Confederacy of Dunces: Trump’s Dystopia

New York stock exchange on Wall Street

Column: Democrats shouldn’t compete with Trump and his cronies in a race to the bottom when their turn to govern comes around.

We are a complicated country. Far too often, loud-mouths desperate for power because they have troubled childhoods emerge and use populism as a tool to gain political influence. Those populists, when challenged by the still ever-growing thinking class of Americans, end up falling short. They also are really bad at managing crises, the current one included.

Having traveled the world in my short life, I can tell you without a doubt that America remains the most innovative and exciting place to live. There is no doubt that our economy is in shatters, but in truth, it has been since the Bush-induced financial crash of 2008. It has simply taken this long for many of us to pay attention.

But coming back to our innovation: Americans today are hamstrung by the realization that Capital no longer needs Labor in order to reap profits. All one has to do is look at the stock market, and compare it back to GDP. American economic output dropped by 1/3, wiping out any and all gains in the last decade in the span of just three months.

Yet somehow, big business is booming. The stock of the luxury brand Hermes was valued at $817 per share as of noon on Friday, August 7, 2020. Its lowest point in the past 52 weeks was well over $500. This points to what many of us have known for some time: the concentration of wealth in the highest tax brackets of our society now accounts for an extraordinary and almost entirely artificial portion of our economic activity. Capital no longer needs Labor to make a killing in the market.

READ: America the Beautiful: Saturday marks beginning of a movement to reject hateful and vile rhetoric against women (January 22, 2017)

To complicate matters everyday people are now being killed by a virus that could easily have been contained, had Capital not spent so much energy and time propping Donald Trump to be chief executive of a government he has neither the brain cells to command nor comprehend.

A confederacy of astonishingly rich dunces surrounding ‘Donald the Boy-King’ has dispelled for us the rumor that meritocracy in anyway governs financial success in America today. Despite our constitutional prohibition on the existence of aristocracy, today in America wealth is a family business.

Everything, from access to fair healthcare, to the quality of public education a child or college student receives, now stems from the hoarding of wealth by the few, and the use of it to weaponize that wealth against the many.

It is that grievance more than any other that has led to the dystopia we find ourselves living in today. Everything, from access to fair healthcare, to the quality of public education a child or college student receives, now stems from the hoarding of wealth by the few, and the use of it to weaponize that wealth against the many.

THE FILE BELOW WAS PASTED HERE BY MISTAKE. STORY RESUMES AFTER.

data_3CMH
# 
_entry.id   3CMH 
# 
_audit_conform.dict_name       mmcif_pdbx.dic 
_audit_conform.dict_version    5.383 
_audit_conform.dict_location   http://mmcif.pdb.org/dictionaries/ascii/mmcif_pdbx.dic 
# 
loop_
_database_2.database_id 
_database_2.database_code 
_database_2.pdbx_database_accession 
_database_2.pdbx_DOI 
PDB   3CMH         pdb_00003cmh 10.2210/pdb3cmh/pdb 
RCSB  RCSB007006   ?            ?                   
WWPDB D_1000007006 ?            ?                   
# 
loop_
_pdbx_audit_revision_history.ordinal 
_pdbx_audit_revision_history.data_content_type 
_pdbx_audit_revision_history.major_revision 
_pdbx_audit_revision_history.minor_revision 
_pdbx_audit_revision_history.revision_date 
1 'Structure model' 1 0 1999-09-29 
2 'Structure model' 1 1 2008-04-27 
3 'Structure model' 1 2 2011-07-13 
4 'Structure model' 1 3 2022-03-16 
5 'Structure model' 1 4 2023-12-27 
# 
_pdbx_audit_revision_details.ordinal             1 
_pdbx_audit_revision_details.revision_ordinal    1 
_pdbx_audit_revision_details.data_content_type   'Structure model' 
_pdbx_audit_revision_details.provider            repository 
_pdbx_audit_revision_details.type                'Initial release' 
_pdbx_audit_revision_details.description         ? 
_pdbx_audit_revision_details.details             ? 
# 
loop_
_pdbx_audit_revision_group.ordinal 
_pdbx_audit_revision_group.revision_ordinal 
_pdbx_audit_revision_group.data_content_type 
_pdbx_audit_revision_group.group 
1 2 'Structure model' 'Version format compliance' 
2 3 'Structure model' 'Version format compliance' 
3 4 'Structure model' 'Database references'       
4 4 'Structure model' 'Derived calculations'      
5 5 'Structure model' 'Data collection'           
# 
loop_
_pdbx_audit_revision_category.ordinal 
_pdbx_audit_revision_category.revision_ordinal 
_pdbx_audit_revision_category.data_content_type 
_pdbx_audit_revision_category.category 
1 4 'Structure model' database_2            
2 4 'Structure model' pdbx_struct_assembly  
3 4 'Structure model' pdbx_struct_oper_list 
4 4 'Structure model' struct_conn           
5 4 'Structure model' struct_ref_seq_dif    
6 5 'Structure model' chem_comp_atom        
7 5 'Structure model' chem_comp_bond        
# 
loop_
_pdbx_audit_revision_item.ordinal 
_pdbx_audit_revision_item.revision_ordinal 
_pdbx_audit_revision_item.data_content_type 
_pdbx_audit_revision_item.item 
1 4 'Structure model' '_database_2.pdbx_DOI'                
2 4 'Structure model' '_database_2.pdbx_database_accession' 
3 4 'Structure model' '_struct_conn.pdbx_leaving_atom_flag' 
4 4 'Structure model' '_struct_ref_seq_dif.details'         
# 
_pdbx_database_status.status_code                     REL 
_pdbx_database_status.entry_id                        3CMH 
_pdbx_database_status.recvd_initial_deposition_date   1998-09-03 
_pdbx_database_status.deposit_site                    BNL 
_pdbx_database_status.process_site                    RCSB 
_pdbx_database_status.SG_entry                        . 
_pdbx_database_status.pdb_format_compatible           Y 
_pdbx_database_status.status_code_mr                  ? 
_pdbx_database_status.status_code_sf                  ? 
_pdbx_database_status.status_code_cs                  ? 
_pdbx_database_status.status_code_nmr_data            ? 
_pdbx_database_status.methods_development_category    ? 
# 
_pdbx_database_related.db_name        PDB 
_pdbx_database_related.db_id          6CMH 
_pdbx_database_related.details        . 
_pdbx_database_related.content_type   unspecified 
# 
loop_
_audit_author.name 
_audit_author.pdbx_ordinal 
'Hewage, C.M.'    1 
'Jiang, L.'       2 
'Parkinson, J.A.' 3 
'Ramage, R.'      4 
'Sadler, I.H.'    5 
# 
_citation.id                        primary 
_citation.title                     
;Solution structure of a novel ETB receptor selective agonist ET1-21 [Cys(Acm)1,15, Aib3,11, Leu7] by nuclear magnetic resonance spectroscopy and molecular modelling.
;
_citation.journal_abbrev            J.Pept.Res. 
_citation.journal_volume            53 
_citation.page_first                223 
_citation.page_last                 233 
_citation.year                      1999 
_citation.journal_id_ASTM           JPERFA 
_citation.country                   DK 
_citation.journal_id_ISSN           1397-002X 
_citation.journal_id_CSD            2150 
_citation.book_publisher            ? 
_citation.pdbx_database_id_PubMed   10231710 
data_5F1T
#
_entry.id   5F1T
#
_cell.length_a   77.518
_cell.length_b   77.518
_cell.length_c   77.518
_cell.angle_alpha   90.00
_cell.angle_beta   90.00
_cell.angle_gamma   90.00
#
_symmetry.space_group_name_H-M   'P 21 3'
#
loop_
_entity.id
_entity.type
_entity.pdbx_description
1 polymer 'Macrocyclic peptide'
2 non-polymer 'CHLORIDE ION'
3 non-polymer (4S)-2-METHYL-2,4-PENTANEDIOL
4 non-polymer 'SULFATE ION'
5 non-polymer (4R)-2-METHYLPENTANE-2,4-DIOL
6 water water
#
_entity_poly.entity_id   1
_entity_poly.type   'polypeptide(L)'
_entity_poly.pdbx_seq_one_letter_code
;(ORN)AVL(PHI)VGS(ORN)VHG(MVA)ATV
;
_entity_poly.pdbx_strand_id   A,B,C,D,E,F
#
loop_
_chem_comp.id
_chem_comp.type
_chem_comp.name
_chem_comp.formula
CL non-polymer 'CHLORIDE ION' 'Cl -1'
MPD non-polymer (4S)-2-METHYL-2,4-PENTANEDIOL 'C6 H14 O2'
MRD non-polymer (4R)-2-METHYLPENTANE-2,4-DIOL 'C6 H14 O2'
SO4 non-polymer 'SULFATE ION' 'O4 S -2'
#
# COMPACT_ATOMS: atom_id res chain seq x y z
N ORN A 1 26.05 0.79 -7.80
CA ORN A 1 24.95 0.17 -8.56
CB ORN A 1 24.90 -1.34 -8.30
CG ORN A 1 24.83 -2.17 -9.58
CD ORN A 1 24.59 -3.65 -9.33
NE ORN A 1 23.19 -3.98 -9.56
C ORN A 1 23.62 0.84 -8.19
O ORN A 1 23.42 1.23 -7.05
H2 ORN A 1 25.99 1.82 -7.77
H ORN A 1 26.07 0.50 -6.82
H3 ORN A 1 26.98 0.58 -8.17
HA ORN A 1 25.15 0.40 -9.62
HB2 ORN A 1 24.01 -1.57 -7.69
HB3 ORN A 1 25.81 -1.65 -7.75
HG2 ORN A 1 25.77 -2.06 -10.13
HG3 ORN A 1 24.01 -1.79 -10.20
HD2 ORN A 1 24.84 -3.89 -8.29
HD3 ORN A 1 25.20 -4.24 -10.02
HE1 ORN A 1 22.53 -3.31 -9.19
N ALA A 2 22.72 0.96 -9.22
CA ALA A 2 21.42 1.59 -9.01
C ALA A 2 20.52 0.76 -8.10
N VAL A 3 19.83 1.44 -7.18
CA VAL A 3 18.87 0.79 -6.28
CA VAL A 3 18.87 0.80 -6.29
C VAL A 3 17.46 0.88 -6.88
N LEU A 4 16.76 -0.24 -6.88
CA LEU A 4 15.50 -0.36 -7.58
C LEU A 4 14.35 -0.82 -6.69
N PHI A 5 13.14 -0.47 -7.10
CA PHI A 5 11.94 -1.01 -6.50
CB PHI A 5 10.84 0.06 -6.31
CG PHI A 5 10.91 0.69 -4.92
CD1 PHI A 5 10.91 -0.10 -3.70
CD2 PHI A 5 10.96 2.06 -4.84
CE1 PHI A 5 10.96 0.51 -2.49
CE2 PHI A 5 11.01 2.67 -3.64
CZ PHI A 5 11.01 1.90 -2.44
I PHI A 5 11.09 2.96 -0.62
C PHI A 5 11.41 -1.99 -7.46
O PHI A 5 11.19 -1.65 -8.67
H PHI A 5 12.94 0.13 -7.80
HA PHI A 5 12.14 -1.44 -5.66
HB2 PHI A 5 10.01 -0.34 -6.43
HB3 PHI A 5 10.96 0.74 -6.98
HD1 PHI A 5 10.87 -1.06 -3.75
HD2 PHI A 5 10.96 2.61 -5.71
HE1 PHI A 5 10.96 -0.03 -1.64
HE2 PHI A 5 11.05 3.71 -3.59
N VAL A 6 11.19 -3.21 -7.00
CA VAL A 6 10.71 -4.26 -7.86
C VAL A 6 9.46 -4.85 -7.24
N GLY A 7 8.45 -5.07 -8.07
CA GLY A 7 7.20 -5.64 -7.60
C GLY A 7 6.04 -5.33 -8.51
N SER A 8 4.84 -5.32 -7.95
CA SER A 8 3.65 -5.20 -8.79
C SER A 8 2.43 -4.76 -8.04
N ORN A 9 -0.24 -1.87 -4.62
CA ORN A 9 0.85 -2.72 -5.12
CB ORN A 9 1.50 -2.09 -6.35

READ: It’s time for Congress to rise up to the task of governing as a full partner with the Trump Administration (January 24, 2019)

But with elections in November less than 90 days away, it is time for us to ask the question: when the nascent movement on the Left ultimately does come to power next January, how should we proceed to govern?

This is where I draw the line with those prophets of doom who (with some glee, it seems) are saying Covid-19 has defeated America. America’s high level of federalism allows for local communities to step when the massive behemoth we call the federal government stumbles (as it has while the Boy-King holds court at Mar-a-Lago). Our “rugged individualism” — again and again derided by short-sighted bloggers desperate to up their profiles in a digital age — gives a leg up on the world when it comes to needing to improvise a solution in tough times.

Yes, all things should be done in moderation, but that includes our just-cause populist fervor on the Left in response to the right’s manufactured sense of populist fervor. When governing, it’s not about taking the middle road; it’s about walking whatever path you are on safely. Trump didn’t. We shouldn’t compete with him and his cronies in a race to the bottom when our turn to govern comes around.

(Hamza Khan is a political activist and consultant based in the Washington, DC, area. He has advised congressional and senatorial candidates on outreach to minority voters, and has spoken widely to the international press about the US presidential elections. He is a columnist for The American Bazaar. You can follow him on Twitter: @HamzaSKhan)

READ MORE FROM HAMZA KHAN:

Mitt Romney’s criticism of Rashida Tlaib smacks of elitism, hypocrisy and racism (January 17, 2019)

US foreign policy: A moral power lost (January 16, 2019)

America the Beautiful: Saturday marks beginning of a movement to reject hateful and vile rhetoric against women (January 22, 2017)

Despite sliding poll numbers, Hillary Clinton still has most paths to victory (September 20, 2016)

Gov. Hogan, we are better than what you purport us to be (November 19, 2015)

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